“Ii. I’m counting on you to give her your support. You’re dismissed.”
“Ha,” Aina acknowledged, getting to her feet.
“That reminds me,” Ginjiro said, holding up a hand to stop her, “I know Akira and our chichiue preferred to run their house staff like a guntai, but I would prefer you all to be more feminine and polite. See to it that the rest of the staff are trained on how to behave properly.”
“Kashikomarimashita, goshujin-sama,” Aina said with a bow.
“Are you sure I can’t interest you in lunch?” Aina asked. She and Koharu were conversing near the front gate.
“I don’t have time,” Koharu answered. “You’ve kept me waiting too long already.”
“Gomen. Let’s get down to business then.”
Koharu summoned five photographs from thin air and handed them to Aina. “Do you recognize any of these hito?” Each photograph was of a young woman, and Aina recognized two of them. One was the magical girl with the business suit who had cast a barrier around the mansion.
“I’ve seen her before,” Aina said, handing Koharu the photo of Élisabeth, “at a funeral. She’s a Catholic, but I don’t know… Matte, was she the one in the medieval armor?”
“Very astute,” Koharu confirmed. “Any others?”
“Iie,” Aina said, looking over the photos again.
“These san,” Koharu said, picking out the three women Aina didn’t recognize, “are the heads of the largest mahou yakuza groups. They’re powerful, smart, and elusive. The last ichi,” Koharu pointed to the photo of the woman in the business suit, “is a mercenary. Without exaggeration, she is the strongest mahou shoujo in the sekai, but to be blunt, she’s a bit dumb. She’s made some boneheaded life decisions, and she’s massively in debt to ni different yakuza groups. If you meet her, don’t try to fight. Outsmart her and get away.” She took the photograph back from Aina and it vanished into thin air. “If we can take care of these yon, she won’t make any trouble for us.”
“You want me to assassinate them?” Aina inferred.
“Iie, not if you can help it. I don’t want any power vacuums making things more complicated. I want you to convince the yakuza heads to lay low for a few months. There’s going to be a by-election in March, and once Kei-sama becomes an MP, she should be able to wrangle the votes to reverse this baka Mahou Shoujo Control Act. That is, if things don’t get out of hand in the meantime. I don’t know where these onna are, and they wouldn’t trust me if I did. You, on the other hand, are Naomi-sama’s successor, and there are rumors Naomi-sama had connections in all san groups.”
“I don’t like relying on Kei-sama, but I’ll see what I can do. What about our crusader? Naze bring her up? She didn’t seem all that impressive to me.”
“She’s much stronger than she let on, and she’s decided to fight a sensou for seigi against oppression,” Koharu said, rolling her eyes. “It’s just the kind of baka shit that could push more MPs over to the other side. Demo, I don’t think she means us any ill will. If you run across her, try to convince her to lay down her arms, but don’t attack her. I want to nip her little rebellion in the bud, and the best way is to convince her to come over to our side.”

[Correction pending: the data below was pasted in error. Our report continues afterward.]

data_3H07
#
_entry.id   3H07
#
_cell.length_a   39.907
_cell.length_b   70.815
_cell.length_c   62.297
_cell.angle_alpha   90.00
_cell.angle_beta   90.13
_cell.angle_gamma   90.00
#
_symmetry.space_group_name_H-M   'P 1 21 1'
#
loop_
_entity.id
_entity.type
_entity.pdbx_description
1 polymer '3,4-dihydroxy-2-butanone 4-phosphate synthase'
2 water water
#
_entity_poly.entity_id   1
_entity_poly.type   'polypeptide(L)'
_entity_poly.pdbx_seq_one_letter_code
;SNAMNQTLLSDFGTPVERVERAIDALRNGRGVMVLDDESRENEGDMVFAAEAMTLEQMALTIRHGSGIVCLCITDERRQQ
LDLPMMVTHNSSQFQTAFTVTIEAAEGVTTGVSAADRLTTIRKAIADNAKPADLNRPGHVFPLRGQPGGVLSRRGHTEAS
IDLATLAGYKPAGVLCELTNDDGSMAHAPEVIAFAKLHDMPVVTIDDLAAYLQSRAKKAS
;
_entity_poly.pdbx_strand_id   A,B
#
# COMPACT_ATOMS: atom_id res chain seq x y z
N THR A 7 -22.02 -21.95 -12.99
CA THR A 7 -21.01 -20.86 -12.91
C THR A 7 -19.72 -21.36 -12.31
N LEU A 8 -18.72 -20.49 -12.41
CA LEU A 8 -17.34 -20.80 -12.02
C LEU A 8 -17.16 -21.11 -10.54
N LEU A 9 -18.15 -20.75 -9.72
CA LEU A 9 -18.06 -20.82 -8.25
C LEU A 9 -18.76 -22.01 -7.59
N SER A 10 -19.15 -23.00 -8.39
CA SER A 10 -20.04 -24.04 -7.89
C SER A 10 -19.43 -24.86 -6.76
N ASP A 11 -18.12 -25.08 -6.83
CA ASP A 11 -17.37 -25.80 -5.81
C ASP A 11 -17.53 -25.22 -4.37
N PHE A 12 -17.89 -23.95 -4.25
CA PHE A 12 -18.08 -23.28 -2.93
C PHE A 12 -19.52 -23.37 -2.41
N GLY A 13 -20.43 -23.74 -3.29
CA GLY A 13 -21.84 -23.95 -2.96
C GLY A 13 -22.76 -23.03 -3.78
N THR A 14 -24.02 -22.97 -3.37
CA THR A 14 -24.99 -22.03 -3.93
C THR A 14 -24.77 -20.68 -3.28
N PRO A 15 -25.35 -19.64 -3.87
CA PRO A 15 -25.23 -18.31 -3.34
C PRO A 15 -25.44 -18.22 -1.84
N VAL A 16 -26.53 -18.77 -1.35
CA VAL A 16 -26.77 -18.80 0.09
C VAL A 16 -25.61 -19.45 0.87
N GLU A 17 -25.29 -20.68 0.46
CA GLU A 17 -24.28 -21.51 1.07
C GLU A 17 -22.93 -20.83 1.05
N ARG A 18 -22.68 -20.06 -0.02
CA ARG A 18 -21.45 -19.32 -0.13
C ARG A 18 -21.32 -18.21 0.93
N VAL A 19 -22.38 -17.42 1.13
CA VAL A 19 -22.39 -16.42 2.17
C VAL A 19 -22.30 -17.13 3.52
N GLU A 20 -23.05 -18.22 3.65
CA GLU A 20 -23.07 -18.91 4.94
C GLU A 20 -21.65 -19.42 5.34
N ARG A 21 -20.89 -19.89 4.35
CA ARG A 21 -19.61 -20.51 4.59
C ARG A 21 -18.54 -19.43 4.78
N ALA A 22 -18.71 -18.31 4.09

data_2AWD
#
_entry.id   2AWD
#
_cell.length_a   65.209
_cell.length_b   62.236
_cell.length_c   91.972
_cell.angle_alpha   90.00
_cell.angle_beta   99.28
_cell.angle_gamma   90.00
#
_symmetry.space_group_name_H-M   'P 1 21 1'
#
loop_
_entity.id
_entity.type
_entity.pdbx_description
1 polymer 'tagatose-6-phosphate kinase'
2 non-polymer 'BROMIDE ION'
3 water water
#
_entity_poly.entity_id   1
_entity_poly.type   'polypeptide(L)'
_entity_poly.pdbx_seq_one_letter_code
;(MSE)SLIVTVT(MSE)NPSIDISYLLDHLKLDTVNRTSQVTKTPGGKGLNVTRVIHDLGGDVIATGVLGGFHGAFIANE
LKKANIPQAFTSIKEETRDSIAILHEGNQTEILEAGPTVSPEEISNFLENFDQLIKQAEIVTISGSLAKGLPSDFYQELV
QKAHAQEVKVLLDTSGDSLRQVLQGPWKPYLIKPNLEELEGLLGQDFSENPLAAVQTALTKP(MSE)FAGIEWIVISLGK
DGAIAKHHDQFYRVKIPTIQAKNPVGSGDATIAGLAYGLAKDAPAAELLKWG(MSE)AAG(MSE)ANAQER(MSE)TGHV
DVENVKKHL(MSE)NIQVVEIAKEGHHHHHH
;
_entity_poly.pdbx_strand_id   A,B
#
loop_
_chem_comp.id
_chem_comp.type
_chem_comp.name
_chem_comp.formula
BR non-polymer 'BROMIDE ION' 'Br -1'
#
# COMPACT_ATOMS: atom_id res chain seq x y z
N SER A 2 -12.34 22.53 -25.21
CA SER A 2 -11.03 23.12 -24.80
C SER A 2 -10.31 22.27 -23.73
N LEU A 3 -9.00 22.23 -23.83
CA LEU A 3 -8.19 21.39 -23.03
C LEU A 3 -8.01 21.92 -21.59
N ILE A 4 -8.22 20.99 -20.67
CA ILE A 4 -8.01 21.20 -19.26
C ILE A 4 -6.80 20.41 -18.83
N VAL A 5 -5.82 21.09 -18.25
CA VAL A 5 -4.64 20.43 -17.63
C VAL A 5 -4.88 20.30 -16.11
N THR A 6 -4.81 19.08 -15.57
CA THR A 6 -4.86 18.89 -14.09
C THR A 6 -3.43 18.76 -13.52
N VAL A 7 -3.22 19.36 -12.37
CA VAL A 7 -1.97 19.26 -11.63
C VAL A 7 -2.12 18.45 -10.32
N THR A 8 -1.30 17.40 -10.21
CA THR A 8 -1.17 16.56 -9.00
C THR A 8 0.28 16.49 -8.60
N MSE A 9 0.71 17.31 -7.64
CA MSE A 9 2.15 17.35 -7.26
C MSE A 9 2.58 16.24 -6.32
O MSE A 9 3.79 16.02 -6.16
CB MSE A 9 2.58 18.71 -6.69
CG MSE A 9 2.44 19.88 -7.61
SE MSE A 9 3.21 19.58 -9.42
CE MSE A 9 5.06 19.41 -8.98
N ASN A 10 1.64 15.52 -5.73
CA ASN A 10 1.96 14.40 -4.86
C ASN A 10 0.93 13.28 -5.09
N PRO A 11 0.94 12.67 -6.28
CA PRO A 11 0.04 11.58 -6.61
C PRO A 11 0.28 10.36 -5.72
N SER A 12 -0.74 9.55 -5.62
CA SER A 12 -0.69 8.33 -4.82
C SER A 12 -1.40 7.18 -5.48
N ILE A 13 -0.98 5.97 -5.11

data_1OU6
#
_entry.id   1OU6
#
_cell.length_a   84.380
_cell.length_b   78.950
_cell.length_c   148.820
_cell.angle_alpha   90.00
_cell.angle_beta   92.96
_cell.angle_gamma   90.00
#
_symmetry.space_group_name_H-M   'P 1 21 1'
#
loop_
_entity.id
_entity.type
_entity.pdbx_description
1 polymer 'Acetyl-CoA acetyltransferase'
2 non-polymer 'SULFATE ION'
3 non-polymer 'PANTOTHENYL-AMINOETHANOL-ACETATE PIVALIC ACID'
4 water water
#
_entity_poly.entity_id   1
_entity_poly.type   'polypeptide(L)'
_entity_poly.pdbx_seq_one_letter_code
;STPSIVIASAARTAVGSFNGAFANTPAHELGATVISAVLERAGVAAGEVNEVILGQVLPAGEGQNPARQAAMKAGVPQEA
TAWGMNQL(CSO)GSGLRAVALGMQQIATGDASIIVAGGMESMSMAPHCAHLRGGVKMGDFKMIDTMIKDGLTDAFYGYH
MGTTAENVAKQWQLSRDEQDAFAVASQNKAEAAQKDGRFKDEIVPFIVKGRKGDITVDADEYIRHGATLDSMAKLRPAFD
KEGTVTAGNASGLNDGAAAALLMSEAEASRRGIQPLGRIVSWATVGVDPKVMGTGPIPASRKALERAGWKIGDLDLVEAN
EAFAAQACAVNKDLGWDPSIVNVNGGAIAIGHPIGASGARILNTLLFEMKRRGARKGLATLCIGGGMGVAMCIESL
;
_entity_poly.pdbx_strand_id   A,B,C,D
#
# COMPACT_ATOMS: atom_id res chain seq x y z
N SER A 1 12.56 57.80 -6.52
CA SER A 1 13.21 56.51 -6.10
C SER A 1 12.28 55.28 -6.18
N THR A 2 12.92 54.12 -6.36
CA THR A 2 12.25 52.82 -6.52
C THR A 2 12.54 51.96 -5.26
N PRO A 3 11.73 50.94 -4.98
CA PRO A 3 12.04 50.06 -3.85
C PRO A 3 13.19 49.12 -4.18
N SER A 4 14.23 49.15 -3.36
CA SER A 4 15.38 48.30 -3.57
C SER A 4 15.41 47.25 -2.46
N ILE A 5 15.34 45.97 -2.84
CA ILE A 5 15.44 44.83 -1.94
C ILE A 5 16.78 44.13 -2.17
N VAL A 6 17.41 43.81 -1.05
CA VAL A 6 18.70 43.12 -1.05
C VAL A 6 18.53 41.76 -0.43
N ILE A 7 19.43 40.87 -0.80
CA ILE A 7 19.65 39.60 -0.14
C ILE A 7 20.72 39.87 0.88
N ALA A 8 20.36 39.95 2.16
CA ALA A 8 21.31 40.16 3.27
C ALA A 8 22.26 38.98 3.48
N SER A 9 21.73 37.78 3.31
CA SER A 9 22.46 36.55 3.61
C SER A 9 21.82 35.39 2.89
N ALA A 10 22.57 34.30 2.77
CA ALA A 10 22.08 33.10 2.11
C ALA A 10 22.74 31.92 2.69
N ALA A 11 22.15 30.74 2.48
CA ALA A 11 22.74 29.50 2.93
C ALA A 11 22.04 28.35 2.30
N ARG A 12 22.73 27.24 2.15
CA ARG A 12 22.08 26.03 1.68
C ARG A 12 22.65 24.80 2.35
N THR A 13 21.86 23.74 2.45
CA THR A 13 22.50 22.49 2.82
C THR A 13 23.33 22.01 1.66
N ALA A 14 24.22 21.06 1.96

“You really like tying my hands,” Aina observed.
“I’ve invested a lot in you. I’m going to get all I can from it.”
Jan. 4th, U.C. 0052, 10:40 PM
Even if he wasn’t going to throw a funeral for Akira, Ginjiro couldn’t get out of throwing a reception for him. To do otherwise would suggest that he didn’t care for his brother at all, which would weaken his claim to Akira’s title. The event had been a somber one, but it had gone without a hitch, and the final guest had just departed. It had been Shiro’s first time managing an event of this size, but the nekomimi meido, who was named for the single white stripe in her otherwise jet-black hair, handled it admirably. She didn’t even bat an eye when Sena, uninvited, wheeled a piano into the dining hall and began playing during dinner.
To celebrate Shiro’s success, Ginjiro had just invited her to the table where he and his family were sitting for a toast. She politely accepted a glass of wine and made small talk for a few minutes before Ginjiro’s wife announced that she was going to retire for the night, and Shiro escorted her to the master bedroom. Ginjiro’s daughter had been allowed a single glass of wine with dinner, and now that her mother was no longer watching, she figured she could pester her father for another glass or two. As they drank, Aina walked silently up to them and began to remove their plates, taking care not to disturb them.
“Are you Aina?” Ginjiro’s daughter asked, grabbing Aina’s wrist as she reached for a plate. Aina could have easily dodged or pulled back, but doing so would have been disobedient. Aina was concerned nonetheless. It had been a long time since she had touched a normal person, and she was afraid she might accidentally injure the girl.
“Hai, Nanami-sama, I am Aina.”
“I’ve been hoping to meet you all day,” Nanami informed her. “Please, join us for a moment. Have a glass of wine.” She let go of Aina’s wrist and gestured to the chair to the left of her, across from her father. Aina only looked to Ginjiro, who gave a small nod.